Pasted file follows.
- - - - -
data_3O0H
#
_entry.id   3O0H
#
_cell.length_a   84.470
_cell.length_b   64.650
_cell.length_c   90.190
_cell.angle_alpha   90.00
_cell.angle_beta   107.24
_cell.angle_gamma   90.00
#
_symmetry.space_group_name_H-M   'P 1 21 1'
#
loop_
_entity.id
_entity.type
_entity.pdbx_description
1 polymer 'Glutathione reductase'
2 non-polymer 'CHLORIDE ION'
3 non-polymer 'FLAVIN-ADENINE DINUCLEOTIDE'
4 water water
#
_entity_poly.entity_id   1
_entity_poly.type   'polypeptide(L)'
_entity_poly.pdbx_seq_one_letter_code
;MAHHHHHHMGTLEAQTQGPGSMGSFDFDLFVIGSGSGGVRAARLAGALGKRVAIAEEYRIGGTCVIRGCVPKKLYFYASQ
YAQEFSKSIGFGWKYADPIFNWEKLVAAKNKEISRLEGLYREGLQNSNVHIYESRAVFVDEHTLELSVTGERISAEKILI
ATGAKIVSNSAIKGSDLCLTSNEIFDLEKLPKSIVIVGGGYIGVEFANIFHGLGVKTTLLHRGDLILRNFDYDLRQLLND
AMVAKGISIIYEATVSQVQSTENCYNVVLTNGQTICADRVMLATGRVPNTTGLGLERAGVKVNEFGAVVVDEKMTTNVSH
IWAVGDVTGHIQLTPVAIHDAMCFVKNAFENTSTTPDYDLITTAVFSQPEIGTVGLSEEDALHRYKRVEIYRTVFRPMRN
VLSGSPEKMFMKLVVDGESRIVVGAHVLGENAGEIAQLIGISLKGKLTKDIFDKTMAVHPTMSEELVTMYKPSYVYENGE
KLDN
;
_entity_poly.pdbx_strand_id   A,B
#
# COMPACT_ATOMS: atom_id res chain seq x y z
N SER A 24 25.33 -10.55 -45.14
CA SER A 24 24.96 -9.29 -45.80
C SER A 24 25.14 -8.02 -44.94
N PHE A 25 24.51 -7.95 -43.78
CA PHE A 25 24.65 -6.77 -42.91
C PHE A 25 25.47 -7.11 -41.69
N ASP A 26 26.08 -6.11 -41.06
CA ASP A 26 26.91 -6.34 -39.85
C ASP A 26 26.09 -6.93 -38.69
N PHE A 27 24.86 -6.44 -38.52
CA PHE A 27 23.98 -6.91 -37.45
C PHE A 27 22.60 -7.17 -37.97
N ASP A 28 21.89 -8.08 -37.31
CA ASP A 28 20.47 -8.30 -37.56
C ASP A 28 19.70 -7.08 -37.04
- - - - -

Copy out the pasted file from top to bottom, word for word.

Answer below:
data_3O0H
#
_entry.id   3O0H
#
_cell.length_a   84.470
_cell.length_b   64.650
_cell.length_c   90.190
_cell.angle_alpha   90.00
_cell.angle_beta   107.24
_cell.angle_gamma   90.00
#
_symmetry.space_group_name_H-M   'P 1 21 1'
#
loop_
_entity.id
_entity.type
_entity.pdbx_description
1 polymer 'Glutathione reductase'
2 non-polymer 'CHLORIDE ION'
3 non-polymer 'FLAVIN-ADENINE DINUCLEOTIDE'
4 water water
#
_entity_poly.entity_id   1
_entity_poly.type   'polypeptide(L)'
_entity_poly.pdbx_seq_one_letter_code
;MAHHHHHHMGTLEAQTQGPGSMGSFDFDLFVIGSGSGGVRAARLAGALGKRVAIAEEYRIGGTCVIRGCVPKKLYFYASQ
YAQEFSKSIGFGWKYADPIFNWEKLVAAKNKEISRLEGLYREGLQNSNVHIYESRAVFVDEHTLELSVTGERISAEKILI
ATGAKIVSNSAIKGSDLCLTSNEIFDLEKLPKSIVIVGGGYIGVEFANIFHGLGVKTTLLHRGDLILRNFDYDLRQLLND
AMVAKGISIIYEATVSQVQSTENCYNVVLTNGQTICADRVMLATGRVPNTTGLGLERAGVKVNEFGAVVVDEKMTTNVSH
IWAVGDVTGHIQLTPVAIHDAMCFVKNAFENTSTTPDYDLITTAVFSQPEIGTVGLSEEDALHRYKRVEIYRTVFRPMRN
VLSGSPEKMFMKLVVDGESRIVVGAHVLGENAGEIAQLIGISLKGKLTKDIFDKTMAVHPTMSEELVTMYKPSYVYENGE
KLDN
;
_entity_poly.pdbx_strand_id   A,B
#
# COMPACT_ATOMS: atom_id res chain seq x y z
N SER A 24 25.33 -10.55 -45.14
CA SER A 24 24.96 -9.29 -45.80
C SER A 24 25.14 -8.02 -44.94
N PHE A 25 24.51 -7.95 -43.78
CA PHE A 25 24.65 -6.77 -42.91
C PHE A 25 25.47 -7.11 -41.69
N ASP A 26 26.08 -6.11 -41.06
CA ASP A 26 26.91 -6.34 -39.85
C ASP A 26 26.09 -6.93 -38.69
N PHE A 27 24.86 -6.44 -38.52
CA PHE A 27 23.98 -6.91 -37.45
C PHE A 27 22.60 -7.17 -37.97
N ASP A 28 21.89 -8.08 -37.31
CA ASP A 28 20.47 -8.30 -37.56
C ASP A 28 19.70 -7.08 -37.04